Disney Princesses With Disabilities Inspire Kids to Be Proud of Their Differences
When you wish upon a star, everyone finds acceptance.
“Disability is part of our world, but unfortunately too many people think it’s something ugly that you have to hide,” Palombo, 40, told The Mighty in an email. “People with disabilities have to deal with all forms of discrimination and humiliation every day. It’s important for me to create a reaction to fight indifference.”
Two years ago, after being diagnosed with a rare form of cancer, Palombo was paralyzed on parts of his left side. He soon realized that having a disability is often isolating. The princess series combats that feeling.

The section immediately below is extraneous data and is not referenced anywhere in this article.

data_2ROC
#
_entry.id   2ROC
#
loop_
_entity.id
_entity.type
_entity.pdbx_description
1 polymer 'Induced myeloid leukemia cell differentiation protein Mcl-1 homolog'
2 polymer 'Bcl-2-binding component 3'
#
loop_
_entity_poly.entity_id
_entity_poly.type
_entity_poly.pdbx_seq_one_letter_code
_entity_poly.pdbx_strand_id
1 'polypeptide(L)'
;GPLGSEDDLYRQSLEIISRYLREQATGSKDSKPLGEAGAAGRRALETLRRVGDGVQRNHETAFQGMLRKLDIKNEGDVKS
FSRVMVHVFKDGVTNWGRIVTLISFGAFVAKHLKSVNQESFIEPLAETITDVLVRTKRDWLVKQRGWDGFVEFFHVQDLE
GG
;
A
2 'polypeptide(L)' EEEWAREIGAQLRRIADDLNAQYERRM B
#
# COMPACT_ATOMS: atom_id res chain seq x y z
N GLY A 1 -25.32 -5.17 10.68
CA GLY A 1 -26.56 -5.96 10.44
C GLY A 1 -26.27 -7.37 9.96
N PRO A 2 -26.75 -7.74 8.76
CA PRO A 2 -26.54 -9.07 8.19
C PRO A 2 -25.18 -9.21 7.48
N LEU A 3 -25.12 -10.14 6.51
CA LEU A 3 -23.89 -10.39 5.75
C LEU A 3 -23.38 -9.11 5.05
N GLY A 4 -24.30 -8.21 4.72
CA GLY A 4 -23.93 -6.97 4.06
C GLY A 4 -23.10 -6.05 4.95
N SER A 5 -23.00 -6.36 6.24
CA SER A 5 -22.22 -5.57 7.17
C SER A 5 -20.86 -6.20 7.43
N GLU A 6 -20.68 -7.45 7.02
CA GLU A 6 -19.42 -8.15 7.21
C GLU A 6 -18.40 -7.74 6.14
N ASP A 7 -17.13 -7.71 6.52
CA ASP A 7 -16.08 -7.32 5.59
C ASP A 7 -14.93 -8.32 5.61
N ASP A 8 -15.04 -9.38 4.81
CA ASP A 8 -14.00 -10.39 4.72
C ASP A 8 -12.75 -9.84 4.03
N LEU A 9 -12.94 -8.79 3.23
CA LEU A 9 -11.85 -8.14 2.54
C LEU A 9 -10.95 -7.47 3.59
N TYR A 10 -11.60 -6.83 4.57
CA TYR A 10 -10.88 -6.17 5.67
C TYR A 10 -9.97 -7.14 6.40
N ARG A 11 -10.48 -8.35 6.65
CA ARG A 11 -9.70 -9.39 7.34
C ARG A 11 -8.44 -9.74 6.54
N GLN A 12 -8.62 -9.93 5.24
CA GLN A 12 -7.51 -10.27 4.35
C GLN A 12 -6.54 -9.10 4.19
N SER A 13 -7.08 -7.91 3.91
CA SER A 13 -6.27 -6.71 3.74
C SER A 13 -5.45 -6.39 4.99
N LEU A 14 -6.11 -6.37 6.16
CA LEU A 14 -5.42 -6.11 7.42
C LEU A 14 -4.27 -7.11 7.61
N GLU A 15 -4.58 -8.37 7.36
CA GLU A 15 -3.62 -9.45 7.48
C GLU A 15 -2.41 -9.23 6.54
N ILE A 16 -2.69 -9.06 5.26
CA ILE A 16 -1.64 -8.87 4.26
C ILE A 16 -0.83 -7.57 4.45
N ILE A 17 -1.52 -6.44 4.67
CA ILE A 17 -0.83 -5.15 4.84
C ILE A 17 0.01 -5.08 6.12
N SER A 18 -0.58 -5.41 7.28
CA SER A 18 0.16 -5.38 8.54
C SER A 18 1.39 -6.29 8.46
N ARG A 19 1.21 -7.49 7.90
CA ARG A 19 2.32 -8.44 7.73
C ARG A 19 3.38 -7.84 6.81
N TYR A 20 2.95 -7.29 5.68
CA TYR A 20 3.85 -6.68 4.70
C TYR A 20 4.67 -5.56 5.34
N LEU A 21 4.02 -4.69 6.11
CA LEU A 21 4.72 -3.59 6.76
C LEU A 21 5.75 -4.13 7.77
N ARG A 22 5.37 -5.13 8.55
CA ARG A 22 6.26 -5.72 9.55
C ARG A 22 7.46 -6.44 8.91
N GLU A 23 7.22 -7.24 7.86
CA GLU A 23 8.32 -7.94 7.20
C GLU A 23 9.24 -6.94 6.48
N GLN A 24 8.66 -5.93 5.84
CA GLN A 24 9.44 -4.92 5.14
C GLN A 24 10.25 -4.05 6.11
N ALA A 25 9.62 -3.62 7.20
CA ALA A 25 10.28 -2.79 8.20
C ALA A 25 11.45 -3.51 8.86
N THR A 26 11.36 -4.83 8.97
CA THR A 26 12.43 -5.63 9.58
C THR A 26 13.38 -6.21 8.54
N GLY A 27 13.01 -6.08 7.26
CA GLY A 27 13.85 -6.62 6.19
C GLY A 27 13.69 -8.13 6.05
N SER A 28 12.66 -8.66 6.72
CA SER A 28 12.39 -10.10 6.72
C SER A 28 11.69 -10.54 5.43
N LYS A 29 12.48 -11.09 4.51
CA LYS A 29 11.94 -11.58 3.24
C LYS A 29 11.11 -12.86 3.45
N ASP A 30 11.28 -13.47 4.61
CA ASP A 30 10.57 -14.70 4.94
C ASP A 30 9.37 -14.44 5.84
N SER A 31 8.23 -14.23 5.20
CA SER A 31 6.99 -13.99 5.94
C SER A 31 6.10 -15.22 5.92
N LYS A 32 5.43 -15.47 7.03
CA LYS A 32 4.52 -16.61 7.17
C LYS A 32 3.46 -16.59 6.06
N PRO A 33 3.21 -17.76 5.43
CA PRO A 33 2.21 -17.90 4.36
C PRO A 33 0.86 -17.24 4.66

“It’s a message against discrimination, a message to redefine standards of beauty,” he told The Mighty. “It’s through the eyes of children that you can change the world.”
Palombo hopes his images’ popularity will convince Disney to create a protagonist with a disability. A lack of one, he believes, margianalizes children who look or think differently.
“One out of every five Americans has a disability of some kind,” Carol Glazer, president of The National Disabilities Organization, told The Daily News when Palomobo’s images first made headlines. “So when you portray popular iconic figures, like Disney princesses, without any of them having disabilities, you’re cutting out 20 percent of the population.”
If Palomobo has things his way, that’s about to change.
To view more from this series, visit Palombo’s blog.
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